But Newsnight‘s interactive menu marks the first time TV news has gotten in on the act, and, not surprisingly, it’s raising a ruckus in traditional journalistic circles. ”A journalist is supposed to tell people the news they need to know, not the news they want to know,” says Peter M. Herford, director of the Benton Fellowships in Journalism at the University of Chicago (and author of a recent New York Times column that railed against Newsnight). ”That’s the reason we have a First Amendment, so journalists will have the right to make hard choices about what stories to cover. This interactive program gives away that editorial prerogative. It takes away the journalist’s ability to make choices.”

Former NBC News president Reuven Frank has been an even tougher critic: ”It’s a crappy idea,” he told Entertainment Weekly. ”The responsibility of a professional news editor is to choose the most important information to put on the air. That’s what they’re paid to do, that’s what they’re trained to do. This is an abdication of that responsibility. It turns the newscast into a ratings gimmick.”

The folks at CNN, however, don’t seem terribly bothered. ”I’m not interested in what our critics have to say,” Emory says in his Ted Baxter-like baritone. ”People criticize everything. So what?” Emory’s co-anchor (and wife), Donna Kelley, has a bit more to say on the issue: ”The viewers aren’t choosing our lead story. They’re not acting as our news director. We cover the hard news, then we give them a choice on some of the softer features. It’s just one more way to get the viewers involved.”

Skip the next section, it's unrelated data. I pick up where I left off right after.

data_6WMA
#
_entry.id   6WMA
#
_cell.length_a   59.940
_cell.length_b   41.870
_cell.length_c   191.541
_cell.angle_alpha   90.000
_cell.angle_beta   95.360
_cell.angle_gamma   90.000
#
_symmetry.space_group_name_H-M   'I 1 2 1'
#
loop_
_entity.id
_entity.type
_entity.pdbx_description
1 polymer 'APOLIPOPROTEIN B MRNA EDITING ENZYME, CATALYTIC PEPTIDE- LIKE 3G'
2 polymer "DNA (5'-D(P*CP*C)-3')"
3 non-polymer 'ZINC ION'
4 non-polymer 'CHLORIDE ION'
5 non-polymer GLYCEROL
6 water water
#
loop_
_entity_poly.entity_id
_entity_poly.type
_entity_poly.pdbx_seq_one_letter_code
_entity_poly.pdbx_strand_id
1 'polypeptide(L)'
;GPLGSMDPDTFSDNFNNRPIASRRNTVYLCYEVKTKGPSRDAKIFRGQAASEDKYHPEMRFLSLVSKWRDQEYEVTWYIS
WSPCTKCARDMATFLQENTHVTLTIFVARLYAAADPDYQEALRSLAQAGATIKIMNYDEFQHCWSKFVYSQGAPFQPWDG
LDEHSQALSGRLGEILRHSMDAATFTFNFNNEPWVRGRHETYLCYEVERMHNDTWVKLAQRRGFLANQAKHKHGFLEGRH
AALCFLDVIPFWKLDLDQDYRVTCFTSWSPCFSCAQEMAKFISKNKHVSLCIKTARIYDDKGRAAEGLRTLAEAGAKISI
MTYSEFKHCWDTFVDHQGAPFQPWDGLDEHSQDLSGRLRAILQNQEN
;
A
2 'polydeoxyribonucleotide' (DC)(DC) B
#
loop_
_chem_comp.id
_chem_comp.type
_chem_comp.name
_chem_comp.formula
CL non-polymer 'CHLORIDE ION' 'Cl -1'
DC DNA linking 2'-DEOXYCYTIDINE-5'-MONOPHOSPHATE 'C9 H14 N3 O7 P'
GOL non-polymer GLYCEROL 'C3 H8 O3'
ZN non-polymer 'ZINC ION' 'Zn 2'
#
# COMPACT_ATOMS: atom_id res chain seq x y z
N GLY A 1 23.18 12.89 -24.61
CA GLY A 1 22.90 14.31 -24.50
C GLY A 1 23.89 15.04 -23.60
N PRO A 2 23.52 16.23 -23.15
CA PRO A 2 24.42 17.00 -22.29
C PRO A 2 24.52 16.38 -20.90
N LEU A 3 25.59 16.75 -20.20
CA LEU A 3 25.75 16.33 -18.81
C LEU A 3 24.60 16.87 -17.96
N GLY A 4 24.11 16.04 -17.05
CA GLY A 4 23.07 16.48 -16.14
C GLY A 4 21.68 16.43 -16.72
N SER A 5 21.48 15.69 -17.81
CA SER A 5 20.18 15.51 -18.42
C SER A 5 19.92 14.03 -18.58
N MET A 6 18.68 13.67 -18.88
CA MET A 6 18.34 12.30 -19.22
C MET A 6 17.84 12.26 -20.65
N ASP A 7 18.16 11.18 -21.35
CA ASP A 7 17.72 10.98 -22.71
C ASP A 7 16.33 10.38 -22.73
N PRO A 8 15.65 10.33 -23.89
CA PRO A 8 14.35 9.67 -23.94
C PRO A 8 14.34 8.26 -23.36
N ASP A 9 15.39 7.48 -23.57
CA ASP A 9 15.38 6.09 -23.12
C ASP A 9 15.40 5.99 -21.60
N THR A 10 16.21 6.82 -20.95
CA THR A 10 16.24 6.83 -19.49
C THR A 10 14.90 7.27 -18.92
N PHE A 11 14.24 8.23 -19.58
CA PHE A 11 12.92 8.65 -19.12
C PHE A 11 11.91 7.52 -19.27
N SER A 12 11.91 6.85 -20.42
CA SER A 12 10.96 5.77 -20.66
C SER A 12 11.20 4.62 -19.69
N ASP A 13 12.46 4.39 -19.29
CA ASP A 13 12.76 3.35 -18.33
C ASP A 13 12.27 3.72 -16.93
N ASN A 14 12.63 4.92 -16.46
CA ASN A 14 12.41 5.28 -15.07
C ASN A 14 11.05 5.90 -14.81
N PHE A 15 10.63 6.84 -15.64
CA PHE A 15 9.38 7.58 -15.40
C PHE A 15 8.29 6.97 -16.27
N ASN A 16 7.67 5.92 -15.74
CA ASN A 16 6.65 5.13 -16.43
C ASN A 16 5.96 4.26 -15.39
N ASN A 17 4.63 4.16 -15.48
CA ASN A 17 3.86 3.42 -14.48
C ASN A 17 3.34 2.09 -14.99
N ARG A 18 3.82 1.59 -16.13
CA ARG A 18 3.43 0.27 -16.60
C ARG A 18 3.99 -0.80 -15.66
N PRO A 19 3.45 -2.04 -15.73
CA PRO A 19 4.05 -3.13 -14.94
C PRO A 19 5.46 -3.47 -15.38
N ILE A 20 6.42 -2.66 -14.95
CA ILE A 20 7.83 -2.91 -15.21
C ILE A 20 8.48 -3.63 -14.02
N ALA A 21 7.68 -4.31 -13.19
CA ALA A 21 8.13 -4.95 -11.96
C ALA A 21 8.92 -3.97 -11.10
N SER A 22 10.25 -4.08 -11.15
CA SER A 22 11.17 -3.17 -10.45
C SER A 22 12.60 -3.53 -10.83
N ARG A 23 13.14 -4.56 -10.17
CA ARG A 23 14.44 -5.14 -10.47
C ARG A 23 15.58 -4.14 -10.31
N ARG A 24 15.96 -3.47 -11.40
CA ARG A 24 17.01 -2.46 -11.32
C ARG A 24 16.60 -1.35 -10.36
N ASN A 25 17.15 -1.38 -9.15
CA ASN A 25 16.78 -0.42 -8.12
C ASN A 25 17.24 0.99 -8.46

Loory adds: ”It’s not like we’re offering a choice between stories on the Iraq invasion and Teenage Mutant Ninja Turtles. We’re the ones who select the menu choices, so we’re still in control of what’s going on the air. It’s still our broadcast. We haven’t opened up the gates and let the yahoos run wild.”

How do the ”yahoos” feel? The ratings seem to answer that: Since Newsnight introduced its interactive menu, the show’s audience has jumped from 275,000 households per night to about 350,000. Some of the increase could be attributed to CNN’s coverage of the Iraqi crisis (which has periodically pre-empted the interactive portion of Newsnight). But if the numbers hold up, Loory says, the call-in menu will become a permanent part of the program (which will soon be renamed Newscene).

”This could be the precursor to a whole new era in TV,” he says. ”Someday in the future, people will be able to sit down at a keyboard, punch in what they want to see, and program their own TV newscasts. The technology will be available for news on demand. It’ll make this show look like a dinosaur.”

Loory may be right: The Nintendo-ization of the airwaves could mean a future in which every viewer is the master of his own news network, a brave new world of do-it-yourself television.

Then again, Loory has been wrong before: On this night, the viewers turned thumbs down on both the Cuban drug story and the one on teenage face-lifts.

Their first choice: the piece on poison oak.